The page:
Print out this article and send it to your mom/dad/aunt (whoever raised you, really): New research suggests that millennials aren’t ever getting married and their loved ones need to get with the program and stop nagging them.
While marriage isn’t completely dead (contrary to what some millennials would like you to believe), it’s certainly on the downswing. With many millennials reaching the age at which Americans have “historically gotten married” but aren’t actually doing so themselves, it is predicted that by 2016, only 6.7 people will get married per every thousand. That’s going to be a record low for both parents and the wedding industrial complex, which has traditionally enjoyed much higher numbers in the past, like 16.4/1000 in 1946.
Here’s why millennials are waiting or choosing not to get married, via The Washington Post:
1) Millennials continue to delay marriage because of economics, education and preference. In 1960, fewer than 8 percent of women and 13 percent of men married for the first time at age 30 or older, University of Maryland sociologist Philip Cohen has calculated. Now, nearly one-third of women and more than 40 percent of men who marry for the first time are 30 or older.
So it’s not like any of us unmarried types are running behind schedule. You hear us, moms and dads of the world? We’re just doing things differently because we are smarter, cooler, and have more shit to do than get married before the age of thirty, like getting a master’s degree or choosing to shack up in sin with our partners. And considering the high prices so many people have to pay for their wedding, is it any wonder that some might be putting a down payment on a house instead of paying Ryan Cabrera to serenade them during the reception?
2) The United States continues to become more secular and less religious. The Pew Research Center reported recently that the share of Americans who describe themselves as Christians dropped from 78 percent to 71 percent between 2007 and 2014, while the number of atheists, agnostics or those of no faith grew from 16 percent to 23 percent.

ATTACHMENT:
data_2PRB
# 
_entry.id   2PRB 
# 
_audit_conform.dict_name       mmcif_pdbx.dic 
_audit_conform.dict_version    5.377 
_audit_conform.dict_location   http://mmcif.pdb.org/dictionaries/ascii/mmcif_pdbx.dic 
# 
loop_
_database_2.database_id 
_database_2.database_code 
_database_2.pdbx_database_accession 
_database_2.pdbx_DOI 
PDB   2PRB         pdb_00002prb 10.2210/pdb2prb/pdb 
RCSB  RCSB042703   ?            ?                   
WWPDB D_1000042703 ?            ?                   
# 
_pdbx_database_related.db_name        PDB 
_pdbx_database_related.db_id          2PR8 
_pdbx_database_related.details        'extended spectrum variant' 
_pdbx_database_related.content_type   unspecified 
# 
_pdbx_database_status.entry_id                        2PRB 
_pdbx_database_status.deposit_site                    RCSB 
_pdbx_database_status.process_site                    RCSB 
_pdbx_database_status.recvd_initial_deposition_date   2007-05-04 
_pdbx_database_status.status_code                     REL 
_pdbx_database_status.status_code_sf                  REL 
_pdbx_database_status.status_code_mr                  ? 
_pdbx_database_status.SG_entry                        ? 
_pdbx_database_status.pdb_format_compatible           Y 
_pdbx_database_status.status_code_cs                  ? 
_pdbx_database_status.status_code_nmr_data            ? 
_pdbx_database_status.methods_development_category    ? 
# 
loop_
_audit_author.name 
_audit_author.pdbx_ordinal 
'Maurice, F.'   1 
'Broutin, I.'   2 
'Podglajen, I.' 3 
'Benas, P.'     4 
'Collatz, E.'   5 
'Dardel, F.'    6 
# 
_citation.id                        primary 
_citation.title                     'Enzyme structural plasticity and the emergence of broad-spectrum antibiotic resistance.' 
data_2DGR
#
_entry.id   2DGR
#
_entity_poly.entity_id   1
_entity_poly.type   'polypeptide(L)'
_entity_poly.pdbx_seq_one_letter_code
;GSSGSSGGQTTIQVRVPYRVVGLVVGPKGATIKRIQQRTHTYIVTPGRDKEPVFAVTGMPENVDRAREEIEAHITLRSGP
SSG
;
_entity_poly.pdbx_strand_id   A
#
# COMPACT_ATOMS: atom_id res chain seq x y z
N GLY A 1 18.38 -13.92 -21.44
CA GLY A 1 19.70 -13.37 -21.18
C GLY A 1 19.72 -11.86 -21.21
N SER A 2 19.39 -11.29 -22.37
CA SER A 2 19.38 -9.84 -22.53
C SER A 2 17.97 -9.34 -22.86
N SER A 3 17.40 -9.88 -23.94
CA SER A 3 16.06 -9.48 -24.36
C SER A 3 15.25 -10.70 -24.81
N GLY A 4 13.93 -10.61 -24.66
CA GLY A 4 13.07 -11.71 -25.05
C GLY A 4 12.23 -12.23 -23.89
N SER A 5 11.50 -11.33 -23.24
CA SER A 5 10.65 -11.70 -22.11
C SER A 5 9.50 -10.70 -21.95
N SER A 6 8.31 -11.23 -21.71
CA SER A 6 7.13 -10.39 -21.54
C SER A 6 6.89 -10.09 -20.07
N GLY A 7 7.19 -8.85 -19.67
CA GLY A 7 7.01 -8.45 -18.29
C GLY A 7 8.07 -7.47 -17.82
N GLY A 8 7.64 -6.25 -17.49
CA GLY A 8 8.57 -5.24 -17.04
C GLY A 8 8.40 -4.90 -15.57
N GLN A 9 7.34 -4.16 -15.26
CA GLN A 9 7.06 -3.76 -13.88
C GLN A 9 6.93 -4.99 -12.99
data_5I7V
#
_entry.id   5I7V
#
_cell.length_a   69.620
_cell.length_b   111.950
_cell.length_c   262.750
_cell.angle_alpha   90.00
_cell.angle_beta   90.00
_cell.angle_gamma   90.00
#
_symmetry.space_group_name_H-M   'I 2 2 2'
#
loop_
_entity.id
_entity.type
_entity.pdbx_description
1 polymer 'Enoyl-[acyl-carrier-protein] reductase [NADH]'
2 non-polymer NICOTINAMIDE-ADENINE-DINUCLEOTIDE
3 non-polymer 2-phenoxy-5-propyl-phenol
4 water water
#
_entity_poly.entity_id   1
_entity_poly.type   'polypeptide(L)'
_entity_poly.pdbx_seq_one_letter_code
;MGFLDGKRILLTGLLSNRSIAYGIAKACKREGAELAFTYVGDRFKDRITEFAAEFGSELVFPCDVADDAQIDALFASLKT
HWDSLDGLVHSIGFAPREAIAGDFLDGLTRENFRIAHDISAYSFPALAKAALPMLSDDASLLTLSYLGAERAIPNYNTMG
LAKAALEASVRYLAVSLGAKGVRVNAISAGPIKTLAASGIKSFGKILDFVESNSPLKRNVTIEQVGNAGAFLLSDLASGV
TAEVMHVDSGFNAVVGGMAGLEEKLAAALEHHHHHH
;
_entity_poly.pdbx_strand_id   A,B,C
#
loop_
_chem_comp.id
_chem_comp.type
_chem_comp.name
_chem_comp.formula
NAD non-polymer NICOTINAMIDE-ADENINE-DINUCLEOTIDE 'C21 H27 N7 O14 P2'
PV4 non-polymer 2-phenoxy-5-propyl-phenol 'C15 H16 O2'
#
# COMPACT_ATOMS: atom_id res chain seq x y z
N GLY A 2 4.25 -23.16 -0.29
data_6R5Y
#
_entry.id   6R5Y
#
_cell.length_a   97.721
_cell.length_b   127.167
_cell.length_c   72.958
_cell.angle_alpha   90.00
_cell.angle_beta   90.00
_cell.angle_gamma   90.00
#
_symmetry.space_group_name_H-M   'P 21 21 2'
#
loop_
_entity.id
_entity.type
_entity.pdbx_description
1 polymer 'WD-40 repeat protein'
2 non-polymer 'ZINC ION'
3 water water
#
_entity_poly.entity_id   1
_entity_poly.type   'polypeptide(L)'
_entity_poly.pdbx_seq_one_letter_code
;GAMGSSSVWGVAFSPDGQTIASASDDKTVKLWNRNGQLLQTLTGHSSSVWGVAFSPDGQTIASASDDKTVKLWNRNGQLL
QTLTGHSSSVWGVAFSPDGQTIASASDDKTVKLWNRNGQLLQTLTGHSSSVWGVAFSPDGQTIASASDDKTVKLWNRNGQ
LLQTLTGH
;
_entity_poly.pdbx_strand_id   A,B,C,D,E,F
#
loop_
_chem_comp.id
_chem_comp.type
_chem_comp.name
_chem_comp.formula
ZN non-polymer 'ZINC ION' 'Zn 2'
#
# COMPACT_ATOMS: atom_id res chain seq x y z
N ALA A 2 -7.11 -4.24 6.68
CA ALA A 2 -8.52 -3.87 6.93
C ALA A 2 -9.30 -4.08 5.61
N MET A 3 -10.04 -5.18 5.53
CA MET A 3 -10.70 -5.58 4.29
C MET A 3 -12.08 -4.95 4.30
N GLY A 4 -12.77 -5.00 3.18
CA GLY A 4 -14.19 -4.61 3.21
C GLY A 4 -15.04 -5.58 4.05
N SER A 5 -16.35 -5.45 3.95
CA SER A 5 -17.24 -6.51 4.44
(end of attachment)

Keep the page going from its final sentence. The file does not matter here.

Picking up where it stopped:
3) Millennials have alternatives. In the past, living together or having children “out of wedlock” was met with severe social stigma, but no longer.Cohabitation rates are on the rise — 48 percent of women interviewed between 2006 and 2010 for the National Survey of Family Growth cohabitated with a partner as a first union, compared with 34 percent in 1995.
But that doesn’t mean that people aren’t still having babies, so if your parents or other primary caregivers are trying to force grandchildren out of you they’re likely not going to stop asking for them anytime soon. They’re just going to have to accept that more and more unmarried women are giving birth, whether in a relationship or single. And while The Post suggests that the marriage numbers may rise again—a poll of high school students suggests that marriage is still important to them—it’s unlikely that we’ll see baby boom numbers ever again. Which is fine, really, because none of us can afford to go to weddings anymore anyway.
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